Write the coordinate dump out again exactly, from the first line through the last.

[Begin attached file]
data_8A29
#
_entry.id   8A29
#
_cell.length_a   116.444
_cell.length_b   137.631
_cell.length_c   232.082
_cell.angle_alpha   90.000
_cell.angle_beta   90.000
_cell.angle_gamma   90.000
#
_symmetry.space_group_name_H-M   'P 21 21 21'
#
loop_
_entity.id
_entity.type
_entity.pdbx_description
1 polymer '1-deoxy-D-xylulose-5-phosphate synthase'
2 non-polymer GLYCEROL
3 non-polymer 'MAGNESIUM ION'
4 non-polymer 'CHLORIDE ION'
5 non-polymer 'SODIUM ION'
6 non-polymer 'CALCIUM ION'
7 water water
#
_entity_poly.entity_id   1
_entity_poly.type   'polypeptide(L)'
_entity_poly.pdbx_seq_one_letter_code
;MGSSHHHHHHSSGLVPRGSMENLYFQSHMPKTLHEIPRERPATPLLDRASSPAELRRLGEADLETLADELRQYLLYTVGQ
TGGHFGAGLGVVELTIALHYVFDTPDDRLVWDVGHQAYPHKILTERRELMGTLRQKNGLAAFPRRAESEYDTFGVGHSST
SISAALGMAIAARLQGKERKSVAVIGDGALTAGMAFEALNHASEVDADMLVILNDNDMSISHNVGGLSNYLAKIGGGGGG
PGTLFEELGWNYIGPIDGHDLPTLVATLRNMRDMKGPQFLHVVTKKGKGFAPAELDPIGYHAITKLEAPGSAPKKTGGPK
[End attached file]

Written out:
data_8A29
#
_entry.id   8A29
#
_cell.length_a   116.444
_cell.length_b   137.631
_cell.length_c   232.082
_cell.angle_alpha   90.000
_cell.angle_beta   90.000
_cell.angle_gamma   90.000
#
_symmetry.space_group_name_H-M   'P 21 21 21'
#
loop_
_entity.id
_entity.type
_entity.pdbx_description
1 polymer '1-deoxy-D-xylulose-5-phosphate synthase'
2 non-polymer GLYCEROL
3 non-polymer 'MAGNESIUM ION'
4 non-polymer 'CHLORIDE ION'
5 non-polymer 'SODIUM ION'
6 non-polymer 'CALCIUM ION'
7 water water
#
_entity_poly.entity_id   1
_entity_poly.type   'polypeptide(L)'
_entity_poly.pdbx_seq_one_letter_code
;MGSSHHHHHHSSGLVPRGSMENLYFQSHMPKTLHEIPRERPATPLLDRASSPAELRRLGEADLETLADELRQYLLYTVGQ
TGGHFGAGLGVVELTIALHYVFDTPDDRLVWDVGHQAYPHKILTERRELMGTLRQKNGLAAFPRRAESEYDTFGVGHSST
SISAALGMAIAARLQGKERKSVAVIGDGALTAGMAFEALNHASEVDADMLVILNDNDMSISHNVGGLSNYLAKIGGGGGG
PGTLFEELGWNYIGPIDGHDLPTLVATLRNMRDMKGPQFLHVVTKKGKGFAPAELDPIGYHAITKLEAPGSAPKKTGGPK